Weather people say it was the coldest, wettest spring in this area since the 1960’s. I just know it was bad for a gardener who wants to get started early, and we sure couldn’t this year.
But all good things in their own time and now we are underway. It was a lousy spring for germinating beans of different kinds, and I won’t have as many of most kinds as I normally do. But lots of other things now look like they might give a good harvest, and the earth should give us many blessings again. So, time to write a garden blog.
I took some blocks and a piece of slate and made myself a little garden stool. I can sit there and rest, or put stuff on it like coffee and my phone, or hopefully sit there later and admire a wildflower bed right near it. I scattered maybe 10 different kinds of wildflower seeds in a spot near the rest of the garden. Good for the bees, good for the people, cos flowers make people smile.
The newest idea here is 3 Sisters, a companion planting concept used by Native Americans now for centuries. The oldest sister, corn, gives support to beans, and squash gather around to cover the ground with lush leaves which help to hold in moisture. The beans also provide nitrogen to the ground, and the other plants need that. I planted Hopi blue dent (always eaten dried) corn, seeds given to me by a friend. And turkey craw beans, seeds also given by the same friend, (bless you, Sam for sharing some very unusual seeds). Turkey craw are only grown in certain regions of the south, so nobody around here has ever heard of them. The squash are already being encouraged to put their vines out in the Sisters area, to keep all this together in one big spot. The squash are spaghetti, zucchini and pattipan.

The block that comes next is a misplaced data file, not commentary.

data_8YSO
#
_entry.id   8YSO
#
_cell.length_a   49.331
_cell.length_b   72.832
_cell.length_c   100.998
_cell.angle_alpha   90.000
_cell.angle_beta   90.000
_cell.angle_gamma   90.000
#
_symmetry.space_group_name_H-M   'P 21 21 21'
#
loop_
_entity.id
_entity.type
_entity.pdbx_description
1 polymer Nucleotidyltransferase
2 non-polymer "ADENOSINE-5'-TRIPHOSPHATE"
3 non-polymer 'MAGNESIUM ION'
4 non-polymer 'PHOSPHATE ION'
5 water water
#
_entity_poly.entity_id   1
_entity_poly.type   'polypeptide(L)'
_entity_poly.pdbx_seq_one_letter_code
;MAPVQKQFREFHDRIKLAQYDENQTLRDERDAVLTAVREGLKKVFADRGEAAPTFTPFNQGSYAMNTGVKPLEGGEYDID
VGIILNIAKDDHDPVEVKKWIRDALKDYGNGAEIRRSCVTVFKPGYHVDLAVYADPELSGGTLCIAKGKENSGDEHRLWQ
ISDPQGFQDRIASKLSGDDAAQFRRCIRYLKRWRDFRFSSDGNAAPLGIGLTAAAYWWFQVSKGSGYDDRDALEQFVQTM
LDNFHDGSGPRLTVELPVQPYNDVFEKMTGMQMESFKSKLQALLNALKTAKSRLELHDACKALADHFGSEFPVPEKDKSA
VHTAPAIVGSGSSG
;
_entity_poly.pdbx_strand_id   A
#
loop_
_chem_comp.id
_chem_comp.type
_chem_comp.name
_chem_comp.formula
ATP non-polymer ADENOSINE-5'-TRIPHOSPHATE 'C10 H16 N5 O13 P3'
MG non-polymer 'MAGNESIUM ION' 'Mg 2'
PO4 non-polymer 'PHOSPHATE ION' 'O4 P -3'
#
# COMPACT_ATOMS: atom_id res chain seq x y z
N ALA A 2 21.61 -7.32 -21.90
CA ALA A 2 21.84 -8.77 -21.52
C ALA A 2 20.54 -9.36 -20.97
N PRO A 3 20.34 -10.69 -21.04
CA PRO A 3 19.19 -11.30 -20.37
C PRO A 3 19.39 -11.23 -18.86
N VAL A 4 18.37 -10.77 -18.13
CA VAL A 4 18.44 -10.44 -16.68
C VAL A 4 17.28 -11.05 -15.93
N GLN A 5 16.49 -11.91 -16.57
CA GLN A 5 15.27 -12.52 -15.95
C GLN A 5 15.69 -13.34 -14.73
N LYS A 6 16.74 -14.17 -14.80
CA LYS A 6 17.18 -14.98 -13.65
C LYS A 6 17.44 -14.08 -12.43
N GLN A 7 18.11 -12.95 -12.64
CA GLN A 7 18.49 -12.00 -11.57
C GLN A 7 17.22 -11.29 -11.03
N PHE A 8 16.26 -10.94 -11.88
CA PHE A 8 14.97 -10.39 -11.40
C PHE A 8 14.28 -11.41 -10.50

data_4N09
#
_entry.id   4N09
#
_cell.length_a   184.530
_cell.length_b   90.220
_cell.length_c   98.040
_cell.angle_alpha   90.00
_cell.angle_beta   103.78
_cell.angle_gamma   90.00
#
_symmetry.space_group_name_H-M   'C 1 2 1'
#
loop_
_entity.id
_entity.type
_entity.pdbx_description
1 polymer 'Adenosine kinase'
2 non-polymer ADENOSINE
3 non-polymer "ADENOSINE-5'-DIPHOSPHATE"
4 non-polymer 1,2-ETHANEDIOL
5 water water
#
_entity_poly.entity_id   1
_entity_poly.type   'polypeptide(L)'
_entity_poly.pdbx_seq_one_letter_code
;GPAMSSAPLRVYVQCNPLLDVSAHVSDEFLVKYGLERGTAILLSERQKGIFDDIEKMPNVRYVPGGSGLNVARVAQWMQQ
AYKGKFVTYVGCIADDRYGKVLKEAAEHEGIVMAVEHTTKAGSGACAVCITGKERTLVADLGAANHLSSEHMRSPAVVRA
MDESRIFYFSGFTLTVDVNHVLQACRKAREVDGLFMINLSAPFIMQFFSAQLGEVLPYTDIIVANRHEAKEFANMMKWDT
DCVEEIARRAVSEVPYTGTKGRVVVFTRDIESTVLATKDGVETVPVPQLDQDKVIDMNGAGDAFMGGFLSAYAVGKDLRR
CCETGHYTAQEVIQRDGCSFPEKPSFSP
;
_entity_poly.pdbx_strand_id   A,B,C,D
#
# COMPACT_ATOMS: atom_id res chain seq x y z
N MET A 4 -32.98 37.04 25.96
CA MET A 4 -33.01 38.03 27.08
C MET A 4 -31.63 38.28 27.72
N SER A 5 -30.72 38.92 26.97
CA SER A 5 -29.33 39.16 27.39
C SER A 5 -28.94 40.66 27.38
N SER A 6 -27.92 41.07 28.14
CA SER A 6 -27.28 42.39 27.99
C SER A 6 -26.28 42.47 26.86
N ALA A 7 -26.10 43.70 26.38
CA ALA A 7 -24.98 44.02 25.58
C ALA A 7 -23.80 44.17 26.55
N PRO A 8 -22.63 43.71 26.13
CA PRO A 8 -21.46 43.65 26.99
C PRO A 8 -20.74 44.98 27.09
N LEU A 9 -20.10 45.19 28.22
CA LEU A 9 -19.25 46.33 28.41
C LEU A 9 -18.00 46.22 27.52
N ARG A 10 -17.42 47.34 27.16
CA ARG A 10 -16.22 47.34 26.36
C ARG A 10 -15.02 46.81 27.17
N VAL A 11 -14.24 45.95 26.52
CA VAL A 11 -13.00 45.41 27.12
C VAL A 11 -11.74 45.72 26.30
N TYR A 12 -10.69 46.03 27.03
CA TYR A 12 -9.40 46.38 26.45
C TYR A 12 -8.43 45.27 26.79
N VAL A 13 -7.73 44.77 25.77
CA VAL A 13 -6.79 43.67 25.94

The herb bed is looking good and I’ve been using herbs from there, and also have some Swiss chard planted in there. I’ve been eating that too. My daughter in law got me that pretty thing in the middle when she and my son were at the beach on their honeymoon. Parsley, marjoram, sage, cilantro, savory, chives; some to eat, some to use to make herb butters, and some to use to make pickles.
There are purple sprouting broccoli plants doing well, (from seeds traded with another gardener) and a couple small collards in the area with them. I love my collards; eat them all summer and when they start producing more than I can eat, I clean some, cook it and freeze it for winter.
We have quite a few different kinds of tomatoes planted, and all are doing well, with flowers on most. Purple and yellow cherry ones, beef steaks, Pomodoros from Italy, Romas and even some white ones that my daughter in law got seeds for. They’re pure white from the pictures we’ve seen in the seed catalogs. That will be interesting. The seed company says they’re sweeter than other colors.
I built a big “encouragement” tee pee for cucumbers, cos we had some of them go up 8′ last year. They are just now really starting to take off.
Then there are beans, sweet and hot peppers, Brussels sprouts, cabbages, some interesting little melons that were free seeds from ordering other seeds and a few other different things I might write more about later.
But you can’t eat everything, and here’s a pot of morning glories called Grandpa Ott. I got the seeds for these from trading seeds with a lady on a FB gardening page. They will be purple with a pink throat and will hang down all around the pot once they get going good. One already has little buds.
All our plants are heirlooms, most grown from seeds, and you’ll notice my several references to seeds, and trading seeds with others. I can’t write a garden blog without going onto my soap box, short version. Heirlooms will give you the same good results every year, and trading heirloom seeds with other people is how we keep them alive! End of soap box, for now.
Then there is this. If you’re a regular reader you know I often write about my grove of bamboo. I’ve written blogs about the new shoots that come up every spring, and the need to break some off every year to control the spread of bamboo. I love my bamboo but if you ever plant any, about 2 years later you need to be prepared to start controlling it. And, imagine my surprise one morning when I saw a bamboo shoot in a pot of basil seedlings. Yes it did, it pushed its way thru the bottom of this plastic pot.
The shoot looked a little worse for wear, coming thru hard plastic, but it made it. Then I broke it off, cos I want to be able to move the pot and not have it impaled with a full grown stick of bamboo. There are lots of surprises in a garden, but this is a new one on me.
If you grow a garden, I hope it does well for you this year. Grow on!